Here's our look at the Trump administration and the rest of Washington:
- Military probes possible friendly fire in deaths of two U.S. service members in Afghanistan
- Trump signs executive order that could open California coast to drilling
- House okays one-week stopgap measure to avert shutdown
- GOP shutting out doctors, Democrats in effort to resuscitate healthcare overhaul
- Sanctuary cities get legal boost from conservative Supreme Court rulings
- Two American troops killed in Afghanistan near site where U.S. dropped mega bomb
About that border wall with Mexico.
President Trump backed off demands that Congress fund his promised border wall with Mexico after the political opposition threatened a government shutdown, averting what could have been an embarrassing moment Friday on the eve of marking his first 100 days in the White House.
Trump's reversal was welcomed on Capitol Hill as tensions cooled and negotiators continued talks Tuesday to reach an agreement. But it does not completely eliminate the drama surrounding the shutdown threat.
Congress will likely be forced to approve a stopgap measure allowing government offices to remain open while budget negotiations continue into next week.
Democrats welcomed Trump's changed course, but it drew swift criticism from conservatives who support the wall as a way to curb illegal immigration, as Trump promised in one of the most prominent issues of his campaign.
“It looks like President Trump is caving on his demand,” talk radio host Rush Limbaugh said on his show.
Trump tweeted Tuesday that building the border wall remains a top priority for him, but the White House said the president was willing to shelve the fight until the next budget go-round in the fall.
“Nothing has changed on the president’s priorities,” White House Press Secretary Sean Spicer said. “In that next budget, we’ll go for the next group of money.”
House and Senate negotiations have been working nonstop on a compromise to fund the government for the remainder of the 2017 fiscal year by Friday’s deadline.
Even though Republicans have the majority in Congress, they are almost certain to need Democratic votes to pass the measure because their own party remains split over how much to spend on government functions.
Republicans submitted their latest proposal Tuesday — minus the $5-billion border wall funds, sources said — but outstanding issues remain.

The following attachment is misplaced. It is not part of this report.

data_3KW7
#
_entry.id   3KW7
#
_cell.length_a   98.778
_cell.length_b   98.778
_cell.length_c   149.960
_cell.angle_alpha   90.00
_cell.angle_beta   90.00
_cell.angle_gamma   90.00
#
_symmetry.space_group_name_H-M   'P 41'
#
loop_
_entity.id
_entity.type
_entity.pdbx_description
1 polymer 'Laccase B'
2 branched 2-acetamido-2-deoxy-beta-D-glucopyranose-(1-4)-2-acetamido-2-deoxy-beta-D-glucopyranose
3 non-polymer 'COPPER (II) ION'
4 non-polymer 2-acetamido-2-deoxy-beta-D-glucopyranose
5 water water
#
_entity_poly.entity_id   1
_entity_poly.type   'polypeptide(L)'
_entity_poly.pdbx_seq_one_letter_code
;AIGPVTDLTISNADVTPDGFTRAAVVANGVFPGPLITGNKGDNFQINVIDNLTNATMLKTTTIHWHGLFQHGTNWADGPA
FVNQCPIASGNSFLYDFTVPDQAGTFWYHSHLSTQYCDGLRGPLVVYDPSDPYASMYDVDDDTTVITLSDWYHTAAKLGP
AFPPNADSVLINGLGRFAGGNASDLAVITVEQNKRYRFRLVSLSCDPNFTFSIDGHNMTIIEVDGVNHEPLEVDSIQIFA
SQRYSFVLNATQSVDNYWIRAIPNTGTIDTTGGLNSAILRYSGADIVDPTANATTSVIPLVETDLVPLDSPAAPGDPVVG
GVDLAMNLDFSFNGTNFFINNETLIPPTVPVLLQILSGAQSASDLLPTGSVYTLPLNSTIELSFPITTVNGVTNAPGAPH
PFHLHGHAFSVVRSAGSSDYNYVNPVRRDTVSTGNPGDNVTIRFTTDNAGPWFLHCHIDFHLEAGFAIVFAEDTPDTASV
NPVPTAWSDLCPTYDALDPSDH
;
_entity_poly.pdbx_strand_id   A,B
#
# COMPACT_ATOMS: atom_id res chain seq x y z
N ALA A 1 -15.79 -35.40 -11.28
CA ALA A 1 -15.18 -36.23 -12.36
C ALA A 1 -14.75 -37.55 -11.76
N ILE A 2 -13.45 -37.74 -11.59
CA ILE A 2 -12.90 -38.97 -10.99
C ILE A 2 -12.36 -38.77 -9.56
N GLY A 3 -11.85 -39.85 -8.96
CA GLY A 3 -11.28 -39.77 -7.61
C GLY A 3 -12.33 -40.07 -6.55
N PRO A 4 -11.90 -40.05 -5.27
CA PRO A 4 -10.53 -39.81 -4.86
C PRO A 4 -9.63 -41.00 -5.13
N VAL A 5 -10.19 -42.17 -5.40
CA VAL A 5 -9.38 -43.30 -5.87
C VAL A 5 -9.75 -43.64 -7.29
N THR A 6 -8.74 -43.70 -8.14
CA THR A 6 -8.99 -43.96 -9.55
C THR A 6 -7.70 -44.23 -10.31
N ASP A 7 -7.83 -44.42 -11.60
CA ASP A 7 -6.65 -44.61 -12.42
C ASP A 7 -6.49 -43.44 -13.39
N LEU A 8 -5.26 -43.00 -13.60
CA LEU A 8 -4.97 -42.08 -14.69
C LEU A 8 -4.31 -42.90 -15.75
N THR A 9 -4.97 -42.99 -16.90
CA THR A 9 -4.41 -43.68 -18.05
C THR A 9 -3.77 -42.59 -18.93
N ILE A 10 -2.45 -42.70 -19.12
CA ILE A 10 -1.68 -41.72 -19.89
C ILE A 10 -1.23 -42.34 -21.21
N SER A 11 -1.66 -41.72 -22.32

Democrats want assurances that Trump won’t yank funding for subsidies to help some Americans afford healthcare under the Affordable Care Act, as he has suggested.
And both Democrats and Republicans are trying to salvage a coal miners' pension fund that tanked during the Great Recession and now is at risk of going insolvent unless the government intervenes.
Dozens of miners, many of them retirement age, walked the halls of the Capitol complex in matching camouflage United Mine Workers of America T-shirts on Tuesday to urge support.
Republicans, meanwhile, are seeking to boost defense spending Trump has requested, and have also tried to include anti-abortion measures — including the Abortion Non-Discrimination Act, which would prohibit public agencies that receive federal funds from blocking healthcare facilities or doctors who refuse abortion services.
Trump wanted $34 billion for the military, but talks now appear to be focusing on about half that amount, about $15 billion, sources said.
Instead of the wall money, the final deal will likely include about $1 billion for other security measures — possibly surveillance — on the border.
Trump has long promised that Mexico would pay for the wall along the southern border, something officials in that country have said is not going to happen.
Lawmakers in Congress had little interest in footing the bill — costs could be as high as $70 billion, according to one new report — and even less interest in shutting down the government over it.
The growing criticism of the border wall plan, along with the apparent lack of enthusiasm in Congress to funding it, haven’t yet caused any reassessment of the plan by Homeland Security, the agency that will be tasked to build it.
Spokesman David Lapan said Tuesday that the department will move forward with building barrier prototypes using $20 million redirected from the current budget.
“Our directive is to continue to find ways to meet the mission of building the border wall, but we need the funding to do that,” Lapan said. “We can’t do anything until funding is provided to continue construction.”
Actual construction will have to wait for the 2018 or 2019 budget years, he said.
"No one knows what the wall will cost,” he said.
Trump later Tuesday, though, insisted his wall with Mexico would become a reality.
“The wall’s going to get built, folks," he said during a White House meeting with agriculture executives. "In case anybody has any questions, the wall is going to get built."